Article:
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When You Can’t Write Because of a Bad Mood

bad moodCan you write when you’re suddenly in a bad mood?  While I can force myself to get a few words on the page, it’s way harder than it needs to be and I know I’ll have to rewrite everything. It’s tempting to quit and go to bed and eat cookies for the rest of the day.

Over time, I’ve come to realize that I’m the one responsible for all my emotions, good, bad, and indifferent. Sometimes I wish I didn’t know this and would rather blame you, someone else, or something else. But a truth is I can change whatever emotions I’m feeling right now into some other emotion if I’m willing.

In other words, it is possible to change your bad mode into if not a good mood, to something more up tone that will let you not only write but get on with the rest of your life in a positive way.

That includes moving from happy to sad as well as the other way around. Here are some of the things I’ve learned along the way.

Emotions are often a habit

How I feel is often habit. That is, I’m likely to have a certain reaction to almost any event that causes me to feel anger, boredom, love, joy, etc. For example, I’ve deliberately formed the habit of smiling at babies and letting that lighten whatever mood I’m experiencing. But many of my feelings are the result of unconscious habits.


I almost always, for instance, resent on being placed on hold with music. I mitigate this some by asking them to mute the music if they can; I still move into resentment if they can’t. Guess who that hurts? It’s certainly not the customer service rep, unless I end up yelling, or the people who decided music played over bad speakers is a good thing. Yep, it’s me. And if I don’t want to blow the next hour or longer, it’s up to me to change my bad mood.

When I’m honest I find my bad moods are mostly habit.

There’s a huge difference between reaction and response

Some years ago I began to notice the difference between when I react and when I respond. My definition of react is to behave quickly in a certain, often, negative way – mostly unconsciously. Contrast that with a measured, mostly conscious reply, which is how I see response.

Yes, I can form the habit of a positive response, as I have with smiling at babies. More often it’s a matter of staying aware of my emotions and making a choice. I can choose to be in a good mood or bad mood just by being aware of what’s I’m experiencing.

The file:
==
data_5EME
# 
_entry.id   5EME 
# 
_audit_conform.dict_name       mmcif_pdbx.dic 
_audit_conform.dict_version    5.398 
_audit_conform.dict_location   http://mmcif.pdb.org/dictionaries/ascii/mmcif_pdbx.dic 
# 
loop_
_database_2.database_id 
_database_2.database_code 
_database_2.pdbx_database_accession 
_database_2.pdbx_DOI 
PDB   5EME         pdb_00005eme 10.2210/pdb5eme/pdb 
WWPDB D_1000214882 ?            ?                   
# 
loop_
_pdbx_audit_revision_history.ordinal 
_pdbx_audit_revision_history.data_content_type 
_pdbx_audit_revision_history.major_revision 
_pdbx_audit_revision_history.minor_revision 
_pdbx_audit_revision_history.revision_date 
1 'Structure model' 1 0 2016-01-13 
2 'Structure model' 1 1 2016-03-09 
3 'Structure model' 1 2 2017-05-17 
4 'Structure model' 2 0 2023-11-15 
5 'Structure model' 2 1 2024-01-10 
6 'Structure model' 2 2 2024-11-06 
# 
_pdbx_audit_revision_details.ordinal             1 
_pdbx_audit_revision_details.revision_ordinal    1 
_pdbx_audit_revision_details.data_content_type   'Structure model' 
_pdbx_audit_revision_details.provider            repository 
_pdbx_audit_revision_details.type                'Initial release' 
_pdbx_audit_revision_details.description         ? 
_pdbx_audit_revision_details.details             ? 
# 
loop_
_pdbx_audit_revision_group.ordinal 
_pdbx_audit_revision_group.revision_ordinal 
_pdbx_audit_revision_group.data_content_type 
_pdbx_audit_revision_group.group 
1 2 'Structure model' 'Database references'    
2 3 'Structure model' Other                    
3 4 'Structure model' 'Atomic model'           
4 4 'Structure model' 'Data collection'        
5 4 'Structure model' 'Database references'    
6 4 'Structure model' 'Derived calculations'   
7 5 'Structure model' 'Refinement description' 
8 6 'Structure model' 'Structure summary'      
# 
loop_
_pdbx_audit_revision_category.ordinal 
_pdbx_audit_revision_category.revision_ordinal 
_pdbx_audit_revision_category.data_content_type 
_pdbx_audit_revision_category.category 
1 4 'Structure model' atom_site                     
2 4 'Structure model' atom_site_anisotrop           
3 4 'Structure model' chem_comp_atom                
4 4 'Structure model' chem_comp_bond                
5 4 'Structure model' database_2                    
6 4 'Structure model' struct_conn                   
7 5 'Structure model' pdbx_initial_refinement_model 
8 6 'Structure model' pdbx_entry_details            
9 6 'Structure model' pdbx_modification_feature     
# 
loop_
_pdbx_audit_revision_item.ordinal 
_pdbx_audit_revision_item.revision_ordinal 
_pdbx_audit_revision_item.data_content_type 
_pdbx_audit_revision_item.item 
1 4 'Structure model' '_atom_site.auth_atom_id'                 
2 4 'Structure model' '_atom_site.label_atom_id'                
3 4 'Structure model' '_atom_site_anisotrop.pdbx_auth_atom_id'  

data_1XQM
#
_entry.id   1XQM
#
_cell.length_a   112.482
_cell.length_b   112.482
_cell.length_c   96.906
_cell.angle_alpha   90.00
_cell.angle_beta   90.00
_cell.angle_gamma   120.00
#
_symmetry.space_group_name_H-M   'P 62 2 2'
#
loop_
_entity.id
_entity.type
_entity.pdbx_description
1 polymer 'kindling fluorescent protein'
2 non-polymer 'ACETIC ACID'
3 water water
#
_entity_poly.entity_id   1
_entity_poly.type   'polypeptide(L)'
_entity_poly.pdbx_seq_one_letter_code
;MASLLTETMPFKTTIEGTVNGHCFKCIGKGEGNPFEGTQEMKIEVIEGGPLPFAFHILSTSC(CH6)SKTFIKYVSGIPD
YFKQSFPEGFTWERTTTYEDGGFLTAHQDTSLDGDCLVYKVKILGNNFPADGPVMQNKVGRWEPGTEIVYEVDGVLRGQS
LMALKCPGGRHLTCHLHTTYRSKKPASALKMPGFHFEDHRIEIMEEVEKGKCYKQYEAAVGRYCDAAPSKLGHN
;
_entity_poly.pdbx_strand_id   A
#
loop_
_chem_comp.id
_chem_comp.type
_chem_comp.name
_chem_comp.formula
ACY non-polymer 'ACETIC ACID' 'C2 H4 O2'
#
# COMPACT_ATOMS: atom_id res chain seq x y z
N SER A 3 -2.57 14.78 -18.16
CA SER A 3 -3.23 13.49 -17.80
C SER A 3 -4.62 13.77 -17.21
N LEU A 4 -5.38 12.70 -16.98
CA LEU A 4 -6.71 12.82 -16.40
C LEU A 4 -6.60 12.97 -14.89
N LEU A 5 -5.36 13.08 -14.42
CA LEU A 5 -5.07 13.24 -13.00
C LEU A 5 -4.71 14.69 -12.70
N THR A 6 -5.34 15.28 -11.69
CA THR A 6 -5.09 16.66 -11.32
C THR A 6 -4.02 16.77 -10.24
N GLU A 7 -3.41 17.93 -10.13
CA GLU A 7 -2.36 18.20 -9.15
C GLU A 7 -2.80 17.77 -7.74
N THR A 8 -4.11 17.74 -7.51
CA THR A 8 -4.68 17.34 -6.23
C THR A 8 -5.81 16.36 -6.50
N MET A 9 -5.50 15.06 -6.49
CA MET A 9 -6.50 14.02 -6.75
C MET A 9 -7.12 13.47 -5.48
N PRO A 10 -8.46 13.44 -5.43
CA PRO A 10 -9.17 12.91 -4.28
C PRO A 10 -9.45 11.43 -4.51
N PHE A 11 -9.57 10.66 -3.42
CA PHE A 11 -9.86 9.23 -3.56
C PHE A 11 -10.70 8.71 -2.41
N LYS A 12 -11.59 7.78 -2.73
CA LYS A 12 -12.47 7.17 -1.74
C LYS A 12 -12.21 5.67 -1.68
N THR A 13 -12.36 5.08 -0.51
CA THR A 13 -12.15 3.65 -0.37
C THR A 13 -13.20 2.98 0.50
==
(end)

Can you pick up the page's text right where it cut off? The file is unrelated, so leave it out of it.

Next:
Awareness, willingness and practice are the keys

I got started being able to take responsibility for my good and bad moves when I learned the acronym, HALT. Often used in 12 Step groups, it stand for “Don’t get to Hungry, Angry, Lonely, or Tired.” It’s amazing how often my negative emotions are the result of any or all of those. Note, all but anger are easily fixed. I can eat, I can call a friend, I can rest. Those three go a long way toward reducing my anger – usually.

When it comes to anger what really works for me is to practice noticing the feeling of anger arising in my body. For me it’s in my throat and chest. I’m forming the habit of noticing and immediately taking a long, deep breath. That pause let’s me choose how I want to respond. It could include yell, which is rarely productive. I find expressing my displeasure calmly often produces wanted changes. All sorts of things become possible. This approach is working for me. It might work for you or you might have to find your own response.

If you’re willing, you can become aware of your emotions and practice changing them at will. It not only will make writing easier when you get stirred up, it’s likely to make you like yourself and your world a bit more.

Write well and often,

Anne Wayman, freelance writer

 

 

Image by gfk DSGN from Pixabay




{ 4 comments… add one }
  • Hi Anne,
    Bad mood? you don’t want to write, I have solutions for you to overcome a bad mood. listen to your favorite songs, try to go somewhere or go to your favorite place, try to eat some chocolate, Get online try to talk with someone, etc. These steps make you feel so good.

  • Yesterday, I had to fight not to react. When I responded, despite juggling every damn thing at once, I made progress.
    I was being “helped” by two family members in full-on anxiety meltdown. But I stopped responding to the ranting. And I didn’t react (wanted to, but in hindsight, I’m glad I didn’t).
    I survived. 🙂
    Yesterday, my HALT was Tired. Work and personal life tried to fight with each other, and it’s exhausting when they both want your attention at the same time.
    I did the work.
    In the breaks, I handled the personal stuff.
    I solved both work and personal stuff in the same day.
    Felt like a rock star. 🙂

    • Lori, you are a rock start… we both are and we love and support each other. Thanks for sharing this.

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